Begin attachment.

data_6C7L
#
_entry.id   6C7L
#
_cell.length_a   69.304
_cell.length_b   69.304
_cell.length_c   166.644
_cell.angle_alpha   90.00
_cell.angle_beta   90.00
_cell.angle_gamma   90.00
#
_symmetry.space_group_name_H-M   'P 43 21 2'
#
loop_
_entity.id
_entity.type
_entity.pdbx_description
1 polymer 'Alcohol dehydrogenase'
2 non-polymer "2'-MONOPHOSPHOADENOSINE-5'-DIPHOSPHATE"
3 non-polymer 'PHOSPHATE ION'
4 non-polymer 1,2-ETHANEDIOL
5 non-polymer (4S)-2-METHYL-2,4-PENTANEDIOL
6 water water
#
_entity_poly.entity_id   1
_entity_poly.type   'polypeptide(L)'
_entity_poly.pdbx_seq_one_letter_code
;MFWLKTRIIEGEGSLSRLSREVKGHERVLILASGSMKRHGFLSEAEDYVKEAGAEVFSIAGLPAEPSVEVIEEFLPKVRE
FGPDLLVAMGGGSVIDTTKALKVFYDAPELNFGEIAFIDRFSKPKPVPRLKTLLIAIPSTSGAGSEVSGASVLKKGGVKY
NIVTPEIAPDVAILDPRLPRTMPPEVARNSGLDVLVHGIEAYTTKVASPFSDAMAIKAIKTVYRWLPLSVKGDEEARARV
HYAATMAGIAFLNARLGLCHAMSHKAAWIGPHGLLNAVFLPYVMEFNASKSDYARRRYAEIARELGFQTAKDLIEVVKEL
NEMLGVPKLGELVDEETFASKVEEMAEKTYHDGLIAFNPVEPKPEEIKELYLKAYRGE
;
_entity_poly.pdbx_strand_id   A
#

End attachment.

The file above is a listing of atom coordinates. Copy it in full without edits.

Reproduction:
data_6C7L
#
_entry.id   6C7L
#
_cell.length_a   69.304
_cell.length_b   69.304
_cell.length_c   166.644
_cell.angle_alpha   90.00
_cell.angle_beta   90.00
_cell.angle_gamma   90.00
#
_symmetry.space_group_name_H-M   'P 43 21 2'
#
loop_
_entity.id
_entity.type
_entity.pdbx_description
1 polymer 'Alcohol dehydrogenase'
2 non-polymer "2'-MONOPHOSPHOADENOSINE-5'-DIPHOSPHATE"
3 non-polymer 'PHOSPHATE ION'
4 non-polymer 1,2-ETHANEDIOL
5 non-polymer (4S)-2-METHYL-2,4-PENTANEDIOL
6 water water
#
_entity_poly.entity_id   1
_entity_poly.type   'polypeptide(L)'
_entity_poly.pdbx_seq_one_letter_code
;MFWLKTRIIEGEGSLSRLSREVKGHERVLILASGSMKRHGFLSEAEDYVKEAGAEVFSIAGLPAEPSVEVIEEFLPKVRE
FGPDLLVAMGGGSVIDTTKALKVFYDAPELNFGEIAFIDRFSKPKPVPRLKTLLIAIPSTSGAGSEVSGASVLKKGGVKY
NIVTPEIAPDVAILDPRLPRTMPPEVARNSGLDVLVHGIEAYTTKVASPFSDAMAIKAIKTVYRWLPLSVKGDEEARARV
HYAATMAGIAFLNARLGLCHAMSHKAAWIGPHGLLNAVFLPYVMEFNASKSDYARRRYAEIARELGFQTAKDLIEVVKEL
NEMLGVPKLGELVDEETFASKVEEMAEKTYHDGLIAFNPVEPKPEEIKELYLKAYRGE
;
_entity_poly.pdbx_strand_id   A
#